I’d start with feedback, and start with someone who knows you really well, and is, and you need to set it up so that you assign to them, I’m worried about my leadership, or I’m wanting to make sure I be a great leader, I’m on a lifelong journey of improving my leadership. Could you please give me feedback about X?
    54:20
    So, and the reason why I say this is because you don’t want to necessarily give someone permission to just cool put the fire hydrant on and just go at you because I think it’s really important that you think about the elements of your leadership that you didn’t. You want feedback on.
    54:42
    What is it specifically that you’re worried about, becoming a bad boss about, that you should be asking for?
    54:49
    Now, for example, communications are really big, but so fundamental.
    54:56
    So, if there’s an element of your communication that you’re worried about, what’s the element, for example?
    55:06
    Is there something about the way you lead team meetings?
    55:11
    OK, so that’s how you can, that’s how you can get more specific, and then say to your trusted colleague, or even to your two IC, if you’re a Senior Leader, to someone in your base way. And it’s a private conversation, and you just, you just can say to them, I want to make sure that I’m the best leader I convey, and I’d really like you to give me some feedback about how I run meetings.
    55:35
    Just anything about the meetings that I run. Can you just give me some feedback from your perspective, and then you need to then?
    55:46
    And listen.
    55:47
    And don’t shoot the messenger, because you might not like what they hear, but, but it’s valuable feedback and this, and the thing is, you then get to choose what you do with that feedback.
    55:58
    As well as you get to, um, hear what it’s really like from from the other side of the, the, from the receiving end of, of what you do, which is incredibly valuable, and then please thank them, because it won’t be easy, Particularly, if they report to, generally. Please thank them.
    56:20
    Hopefully that helps. And that answers that question. I’m sorry, I missed the question.
    56:24
    Great! And then the 1, 1 more question here today, and we have time for is, do you have any tips for micro managers?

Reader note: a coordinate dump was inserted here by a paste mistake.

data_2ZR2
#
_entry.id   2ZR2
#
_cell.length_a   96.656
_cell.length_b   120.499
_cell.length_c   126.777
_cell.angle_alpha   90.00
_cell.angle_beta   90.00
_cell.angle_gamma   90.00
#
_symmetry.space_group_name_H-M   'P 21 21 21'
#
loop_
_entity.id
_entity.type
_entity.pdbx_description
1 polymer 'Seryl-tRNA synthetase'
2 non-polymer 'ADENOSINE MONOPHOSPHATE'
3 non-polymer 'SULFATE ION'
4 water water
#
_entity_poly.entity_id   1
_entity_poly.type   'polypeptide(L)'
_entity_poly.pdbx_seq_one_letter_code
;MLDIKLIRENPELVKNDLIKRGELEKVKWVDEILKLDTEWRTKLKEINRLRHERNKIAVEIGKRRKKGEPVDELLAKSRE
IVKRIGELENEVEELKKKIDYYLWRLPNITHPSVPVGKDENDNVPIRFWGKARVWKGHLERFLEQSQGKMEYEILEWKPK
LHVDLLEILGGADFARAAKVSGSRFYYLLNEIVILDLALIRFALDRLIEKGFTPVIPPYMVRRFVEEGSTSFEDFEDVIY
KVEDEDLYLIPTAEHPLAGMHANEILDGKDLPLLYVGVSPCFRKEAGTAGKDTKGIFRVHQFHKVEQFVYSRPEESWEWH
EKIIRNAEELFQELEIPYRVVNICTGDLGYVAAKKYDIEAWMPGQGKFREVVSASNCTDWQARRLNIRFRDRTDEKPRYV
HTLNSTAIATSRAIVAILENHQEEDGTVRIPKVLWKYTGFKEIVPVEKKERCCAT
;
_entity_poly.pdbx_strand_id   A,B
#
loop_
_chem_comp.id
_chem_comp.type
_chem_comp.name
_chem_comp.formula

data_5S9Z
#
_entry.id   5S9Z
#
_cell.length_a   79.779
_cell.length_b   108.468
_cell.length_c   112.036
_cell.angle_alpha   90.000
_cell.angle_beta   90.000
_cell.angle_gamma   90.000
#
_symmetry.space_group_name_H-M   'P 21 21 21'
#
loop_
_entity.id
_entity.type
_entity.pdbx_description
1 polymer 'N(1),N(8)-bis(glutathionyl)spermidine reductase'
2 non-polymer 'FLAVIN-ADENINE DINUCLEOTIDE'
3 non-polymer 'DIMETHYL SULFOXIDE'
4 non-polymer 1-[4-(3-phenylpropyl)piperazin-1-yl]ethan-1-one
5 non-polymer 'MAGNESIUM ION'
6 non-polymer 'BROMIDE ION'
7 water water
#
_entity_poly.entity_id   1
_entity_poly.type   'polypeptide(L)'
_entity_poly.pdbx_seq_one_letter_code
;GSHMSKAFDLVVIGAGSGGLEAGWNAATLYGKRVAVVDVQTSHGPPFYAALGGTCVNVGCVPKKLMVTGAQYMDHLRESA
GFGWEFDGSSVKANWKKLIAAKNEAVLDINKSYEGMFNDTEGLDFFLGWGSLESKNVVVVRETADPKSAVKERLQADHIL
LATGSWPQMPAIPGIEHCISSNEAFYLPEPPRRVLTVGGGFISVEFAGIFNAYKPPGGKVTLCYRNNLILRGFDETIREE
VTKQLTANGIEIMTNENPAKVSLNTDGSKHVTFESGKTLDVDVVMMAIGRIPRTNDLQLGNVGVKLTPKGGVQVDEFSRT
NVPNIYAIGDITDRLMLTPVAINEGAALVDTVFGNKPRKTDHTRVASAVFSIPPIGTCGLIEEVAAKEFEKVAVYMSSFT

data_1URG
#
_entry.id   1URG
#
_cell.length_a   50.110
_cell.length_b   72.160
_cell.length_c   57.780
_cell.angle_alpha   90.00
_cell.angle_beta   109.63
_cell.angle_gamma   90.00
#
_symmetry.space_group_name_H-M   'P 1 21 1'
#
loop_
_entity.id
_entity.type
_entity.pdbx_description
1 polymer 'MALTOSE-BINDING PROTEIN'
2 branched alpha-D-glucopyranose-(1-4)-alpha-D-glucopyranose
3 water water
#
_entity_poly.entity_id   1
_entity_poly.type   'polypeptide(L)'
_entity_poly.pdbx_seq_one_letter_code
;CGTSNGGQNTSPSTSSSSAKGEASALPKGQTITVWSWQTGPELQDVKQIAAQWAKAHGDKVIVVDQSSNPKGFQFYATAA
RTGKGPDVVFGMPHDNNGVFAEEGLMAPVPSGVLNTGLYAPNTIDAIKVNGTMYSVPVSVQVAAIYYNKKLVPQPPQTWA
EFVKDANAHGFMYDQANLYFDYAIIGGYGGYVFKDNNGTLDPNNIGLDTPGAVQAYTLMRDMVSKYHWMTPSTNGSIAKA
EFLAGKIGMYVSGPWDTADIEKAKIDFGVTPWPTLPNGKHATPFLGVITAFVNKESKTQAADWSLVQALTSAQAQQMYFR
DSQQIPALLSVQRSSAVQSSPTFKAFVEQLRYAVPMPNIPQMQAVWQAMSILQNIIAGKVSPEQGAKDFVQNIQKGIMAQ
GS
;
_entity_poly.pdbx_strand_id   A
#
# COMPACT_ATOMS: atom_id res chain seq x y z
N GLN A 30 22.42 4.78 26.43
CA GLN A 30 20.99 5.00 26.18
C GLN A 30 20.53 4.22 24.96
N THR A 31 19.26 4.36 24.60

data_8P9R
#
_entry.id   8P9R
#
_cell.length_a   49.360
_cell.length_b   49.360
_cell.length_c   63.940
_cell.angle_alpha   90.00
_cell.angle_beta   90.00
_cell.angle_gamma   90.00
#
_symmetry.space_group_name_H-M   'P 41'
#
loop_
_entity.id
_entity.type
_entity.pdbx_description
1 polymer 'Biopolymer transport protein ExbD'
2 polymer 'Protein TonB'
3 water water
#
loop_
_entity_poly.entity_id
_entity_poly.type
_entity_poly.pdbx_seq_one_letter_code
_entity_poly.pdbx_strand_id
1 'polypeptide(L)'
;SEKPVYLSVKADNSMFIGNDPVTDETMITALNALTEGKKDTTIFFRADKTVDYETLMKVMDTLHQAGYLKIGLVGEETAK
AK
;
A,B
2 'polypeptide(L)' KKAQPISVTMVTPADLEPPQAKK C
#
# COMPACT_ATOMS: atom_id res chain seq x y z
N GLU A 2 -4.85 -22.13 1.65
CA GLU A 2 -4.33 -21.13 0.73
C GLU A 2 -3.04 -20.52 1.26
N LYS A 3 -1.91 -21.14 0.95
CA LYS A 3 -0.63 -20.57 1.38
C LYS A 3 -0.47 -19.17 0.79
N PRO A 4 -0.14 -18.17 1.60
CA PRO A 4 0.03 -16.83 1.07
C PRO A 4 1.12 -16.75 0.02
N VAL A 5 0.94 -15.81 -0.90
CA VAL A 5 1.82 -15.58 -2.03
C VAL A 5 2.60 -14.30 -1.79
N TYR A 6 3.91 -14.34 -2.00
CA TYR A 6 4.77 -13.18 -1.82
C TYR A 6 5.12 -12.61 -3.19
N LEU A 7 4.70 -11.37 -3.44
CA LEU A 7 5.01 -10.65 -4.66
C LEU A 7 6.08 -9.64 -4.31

56:35
    Don’t get me started, All right? Let’s roll our sleeves up with our wonderful micro managers. Where do you think micro managing comes from?
    56:44
    So to me, the way I say in the way I’ve worked with and helped those who micromanage is they don’t have a sense of control.
    56:53
    And where does that come from. It comes from a range of different things going on. And fundamentally, one of those things is trust.
    57:02
    And if they don’t have trust, then we’ve got to look at the relationships.
    57:06
    So if someone’s a mock our manager, and I would be encouraging that marker manager to actually, it’s almost, it’s like, let’s start again. Let’s start from the beginning. What are your relationships like with your people?
    57:21
    And build those trusting relationships, because when there’s trust, you won’t want to take over. You won’t want to necessarily step into and step onto the toes of others. So, that’s one element of trust of the micro managing is trust.
    57:38
    Then, when I went to micromanage a thinks they’re delegating, when in actual fact that they’re not the meddling and then the dictating than what they haven’t done is I haven’t set the delegation up properly.
    57:51
    And I don’t know if you remember the, this image. Let me go back.
    57:57
    The image. slow is fast. Again, we rushed through things and we don’t actually set ourselves up for success.
    58:05
    And so, one of the things I think is really important is the, the setup of delegation is done why to haphazardly.
    58:15
    A lot of leaders just dump and run what I call a drive by delegating delegation, and so they don’t actually have a star, a conversation that helps the person set up a plan, set in milestones to talk about when they’ll check in with each other.
    58:34
    And so naturally, someone who’s going to be a micromanager is going to have a heightened level of stress because they’ve walked away from thinking that I’ve delegated, but there’s so many more questions.
    58:45
    There’s so many gaps, But what if they can’t do this? What did I do that? What does that it is? What am I going to get it done? Who’s going to do this?
    58:50
    And said, I haven’t actually created out an effective plan with the person and that then just leaves a whole lot of space for stress and to trigger the micro manager. So does that help answer that question about micro manages where we don’t have a lot of time but I could talk about Margaret manages for a long time.

Comment

Your email address will not be published. Required fields are marked *